What if they started at the other end – thinking about the best way to generate electric power based on the possible forms energy might be generated by a fusion device. High temperature/velocity/pressure plasma shooting through coils to generate electriciity? High temperature hydrogen plasma that can be magnetically separated into protons and electrons, creating a current? Maybe radiation splitting water so that the hydrogen protons get pulled by a static electric field through a membrane one way and hydroxide ions another, both creating a current and forming separated hydrogen and oxygen to use as fuel. Etc.

    Then work backwards – what would the fusion device have to be like to create the conditions those generators require? How might it still achieve fusion despite those constraints?

  7. Well.. If things pan out as he envisions, then solar-wind-battery will kill coal in a decade. Then it will be hard to argue that he was really trying to perpetuate our dependence on coal, right?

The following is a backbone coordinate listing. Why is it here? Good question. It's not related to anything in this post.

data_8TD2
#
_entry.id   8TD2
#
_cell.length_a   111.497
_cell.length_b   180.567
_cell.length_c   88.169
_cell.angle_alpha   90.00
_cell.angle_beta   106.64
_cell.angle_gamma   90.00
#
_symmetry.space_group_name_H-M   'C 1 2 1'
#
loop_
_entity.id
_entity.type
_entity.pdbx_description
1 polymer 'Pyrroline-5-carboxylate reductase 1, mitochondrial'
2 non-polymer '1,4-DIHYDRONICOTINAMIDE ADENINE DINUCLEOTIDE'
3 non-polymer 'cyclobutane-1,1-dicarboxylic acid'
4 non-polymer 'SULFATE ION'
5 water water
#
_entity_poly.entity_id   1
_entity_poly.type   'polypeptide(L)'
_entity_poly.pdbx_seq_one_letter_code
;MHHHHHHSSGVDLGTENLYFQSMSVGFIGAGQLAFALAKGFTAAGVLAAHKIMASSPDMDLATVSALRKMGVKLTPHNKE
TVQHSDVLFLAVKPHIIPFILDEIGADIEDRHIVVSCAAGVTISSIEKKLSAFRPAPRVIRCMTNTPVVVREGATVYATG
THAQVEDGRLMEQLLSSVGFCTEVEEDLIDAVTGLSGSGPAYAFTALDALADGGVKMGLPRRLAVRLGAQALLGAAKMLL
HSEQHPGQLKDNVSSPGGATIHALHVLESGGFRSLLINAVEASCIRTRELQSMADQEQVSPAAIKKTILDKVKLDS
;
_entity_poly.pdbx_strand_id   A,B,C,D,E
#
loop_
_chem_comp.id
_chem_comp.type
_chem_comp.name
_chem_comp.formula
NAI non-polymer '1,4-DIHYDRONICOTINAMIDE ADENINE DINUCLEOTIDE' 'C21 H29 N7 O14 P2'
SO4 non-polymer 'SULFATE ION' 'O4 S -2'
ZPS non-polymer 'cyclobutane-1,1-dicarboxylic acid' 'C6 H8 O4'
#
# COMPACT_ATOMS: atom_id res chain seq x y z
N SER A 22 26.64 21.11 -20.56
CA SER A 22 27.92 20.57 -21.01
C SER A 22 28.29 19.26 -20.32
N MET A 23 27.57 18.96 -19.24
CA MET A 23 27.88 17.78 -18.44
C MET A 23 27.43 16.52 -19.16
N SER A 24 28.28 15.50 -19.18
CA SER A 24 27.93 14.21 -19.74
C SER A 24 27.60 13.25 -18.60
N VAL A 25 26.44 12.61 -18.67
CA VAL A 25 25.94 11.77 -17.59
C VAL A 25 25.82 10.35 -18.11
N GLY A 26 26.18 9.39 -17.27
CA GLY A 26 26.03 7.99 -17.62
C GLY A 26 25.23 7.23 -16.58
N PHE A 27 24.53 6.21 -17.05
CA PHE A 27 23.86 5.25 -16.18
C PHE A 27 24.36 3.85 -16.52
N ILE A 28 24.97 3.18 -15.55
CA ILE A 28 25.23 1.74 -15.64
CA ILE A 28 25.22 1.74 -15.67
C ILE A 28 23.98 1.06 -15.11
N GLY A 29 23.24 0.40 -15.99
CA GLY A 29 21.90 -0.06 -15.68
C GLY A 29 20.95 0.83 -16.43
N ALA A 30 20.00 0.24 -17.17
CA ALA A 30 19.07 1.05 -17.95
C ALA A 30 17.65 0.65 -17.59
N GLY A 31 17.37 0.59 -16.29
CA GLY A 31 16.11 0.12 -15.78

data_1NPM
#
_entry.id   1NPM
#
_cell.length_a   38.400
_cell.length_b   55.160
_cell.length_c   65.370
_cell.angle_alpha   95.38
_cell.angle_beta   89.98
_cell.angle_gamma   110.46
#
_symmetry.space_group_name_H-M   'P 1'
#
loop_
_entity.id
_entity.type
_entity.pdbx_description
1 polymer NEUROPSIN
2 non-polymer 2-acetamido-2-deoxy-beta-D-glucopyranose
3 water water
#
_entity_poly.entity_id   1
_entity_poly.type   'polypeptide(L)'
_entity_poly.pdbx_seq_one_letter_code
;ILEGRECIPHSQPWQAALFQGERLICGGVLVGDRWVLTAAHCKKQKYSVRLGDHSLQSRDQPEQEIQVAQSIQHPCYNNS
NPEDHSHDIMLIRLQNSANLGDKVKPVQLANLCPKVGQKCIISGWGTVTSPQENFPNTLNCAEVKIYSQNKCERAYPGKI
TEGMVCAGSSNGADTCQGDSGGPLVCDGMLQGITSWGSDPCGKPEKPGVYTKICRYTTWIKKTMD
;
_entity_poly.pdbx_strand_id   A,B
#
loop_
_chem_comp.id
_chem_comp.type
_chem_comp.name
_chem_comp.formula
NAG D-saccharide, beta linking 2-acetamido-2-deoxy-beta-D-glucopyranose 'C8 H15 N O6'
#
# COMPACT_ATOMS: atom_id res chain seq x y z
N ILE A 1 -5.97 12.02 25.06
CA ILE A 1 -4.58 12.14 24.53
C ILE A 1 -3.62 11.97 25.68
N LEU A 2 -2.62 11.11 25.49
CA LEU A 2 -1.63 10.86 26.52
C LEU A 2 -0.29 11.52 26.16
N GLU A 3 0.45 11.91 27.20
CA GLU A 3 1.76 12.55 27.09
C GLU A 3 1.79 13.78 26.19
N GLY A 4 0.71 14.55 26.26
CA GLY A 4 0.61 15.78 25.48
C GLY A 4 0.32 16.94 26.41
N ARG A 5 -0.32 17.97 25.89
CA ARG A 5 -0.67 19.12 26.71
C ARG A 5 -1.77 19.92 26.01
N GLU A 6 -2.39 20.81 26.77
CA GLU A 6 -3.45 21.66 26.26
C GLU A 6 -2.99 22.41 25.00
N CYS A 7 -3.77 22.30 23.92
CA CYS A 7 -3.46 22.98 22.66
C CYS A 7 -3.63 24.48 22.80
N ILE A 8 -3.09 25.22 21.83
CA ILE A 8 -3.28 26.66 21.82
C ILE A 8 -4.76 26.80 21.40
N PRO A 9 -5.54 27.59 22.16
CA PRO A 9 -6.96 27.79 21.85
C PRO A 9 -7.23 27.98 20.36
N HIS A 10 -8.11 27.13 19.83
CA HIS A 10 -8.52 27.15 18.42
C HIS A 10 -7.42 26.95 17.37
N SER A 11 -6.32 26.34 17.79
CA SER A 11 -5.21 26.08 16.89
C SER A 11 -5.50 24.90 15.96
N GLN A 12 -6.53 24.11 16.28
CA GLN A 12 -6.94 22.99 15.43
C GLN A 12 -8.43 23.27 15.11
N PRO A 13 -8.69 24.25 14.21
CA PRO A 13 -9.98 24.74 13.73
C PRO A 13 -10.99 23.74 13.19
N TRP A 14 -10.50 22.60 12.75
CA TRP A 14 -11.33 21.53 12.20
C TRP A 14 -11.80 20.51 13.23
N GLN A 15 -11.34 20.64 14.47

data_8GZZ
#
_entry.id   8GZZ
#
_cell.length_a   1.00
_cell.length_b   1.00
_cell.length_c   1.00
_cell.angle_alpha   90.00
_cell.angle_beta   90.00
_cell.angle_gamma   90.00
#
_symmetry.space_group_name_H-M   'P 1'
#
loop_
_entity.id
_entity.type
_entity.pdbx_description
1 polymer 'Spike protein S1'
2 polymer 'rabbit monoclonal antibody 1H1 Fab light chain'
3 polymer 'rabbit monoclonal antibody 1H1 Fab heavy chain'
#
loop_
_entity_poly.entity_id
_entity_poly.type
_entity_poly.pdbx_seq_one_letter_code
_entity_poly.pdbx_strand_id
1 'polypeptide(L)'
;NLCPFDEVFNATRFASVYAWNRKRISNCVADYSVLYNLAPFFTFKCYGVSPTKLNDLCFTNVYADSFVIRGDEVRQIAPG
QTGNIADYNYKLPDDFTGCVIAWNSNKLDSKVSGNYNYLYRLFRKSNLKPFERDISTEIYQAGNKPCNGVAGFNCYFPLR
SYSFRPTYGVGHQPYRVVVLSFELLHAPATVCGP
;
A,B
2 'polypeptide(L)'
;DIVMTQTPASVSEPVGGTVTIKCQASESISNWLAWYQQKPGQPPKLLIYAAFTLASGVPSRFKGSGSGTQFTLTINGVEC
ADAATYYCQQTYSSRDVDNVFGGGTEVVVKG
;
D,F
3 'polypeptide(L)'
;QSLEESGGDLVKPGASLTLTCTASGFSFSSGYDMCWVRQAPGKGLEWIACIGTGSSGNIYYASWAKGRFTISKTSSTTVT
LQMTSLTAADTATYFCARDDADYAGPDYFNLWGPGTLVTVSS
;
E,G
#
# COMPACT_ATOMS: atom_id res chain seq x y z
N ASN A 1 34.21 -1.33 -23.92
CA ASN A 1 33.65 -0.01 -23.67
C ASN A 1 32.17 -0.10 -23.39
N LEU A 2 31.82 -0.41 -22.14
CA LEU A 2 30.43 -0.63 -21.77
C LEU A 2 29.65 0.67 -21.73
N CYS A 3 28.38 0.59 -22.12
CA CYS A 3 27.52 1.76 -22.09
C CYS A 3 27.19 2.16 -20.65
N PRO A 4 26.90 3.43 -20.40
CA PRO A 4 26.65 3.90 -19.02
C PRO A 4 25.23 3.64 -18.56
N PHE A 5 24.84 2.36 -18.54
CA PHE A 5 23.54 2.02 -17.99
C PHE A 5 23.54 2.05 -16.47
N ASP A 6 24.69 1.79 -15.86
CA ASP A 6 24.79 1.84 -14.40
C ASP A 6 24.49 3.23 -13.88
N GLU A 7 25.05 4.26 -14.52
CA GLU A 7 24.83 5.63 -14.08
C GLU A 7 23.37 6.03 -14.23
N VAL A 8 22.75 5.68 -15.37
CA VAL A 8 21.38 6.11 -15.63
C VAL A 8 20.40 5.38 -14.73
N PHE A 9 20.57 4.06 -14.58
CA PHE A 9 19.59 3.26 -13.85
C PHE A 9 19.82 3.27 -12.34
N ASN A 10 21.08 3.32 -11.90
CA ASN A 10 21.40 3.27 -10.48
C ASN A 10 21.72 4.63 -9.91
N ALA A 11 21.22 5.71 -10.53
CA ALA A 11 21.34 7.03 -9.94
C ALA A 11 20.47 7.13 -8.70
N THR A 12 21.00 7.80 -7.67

8. Hm… I think that having diesel backup for hospitals and servers farms should suffice for the "once -in-a-century" krakatoa events, would you not agree?

  9. Hm.. But Tony Seba made calculations for mew england, and there was enough sun there. So the places that lack enough sunlight would be Alaska and Island?

  10. Or using Gen 4 reactors, we could use depleted uranium as fuel and power the world for a good 1000 years on radioactive waste alone.

  11. What I see from the chart is the tokamak performance bunching up just under breakeven. That tells me we're reaching diminishing returns.
    ITER Projected for 2035 does nothing to reassure me. That's too far out.

  12. Right,besides the sun will expand in a few billion years while there is enough U in the ocean to power the world for tens of trillion of years.

  13. Tony and others are promoting coal and gas by opposing nuclear energy, great article Brian,CFS is the best approach to fusion although General Fusion is great as well, get a big ball of spinning metal and hit it with a bunch of hammers.
    I would hope that we would continue to invest in the one energy source that has avoided more Carbon than any other safely, fission,hydro provides energy but has killed hundreds of thousands.
    And obviously you can't build more hydro.Especially where and when needed.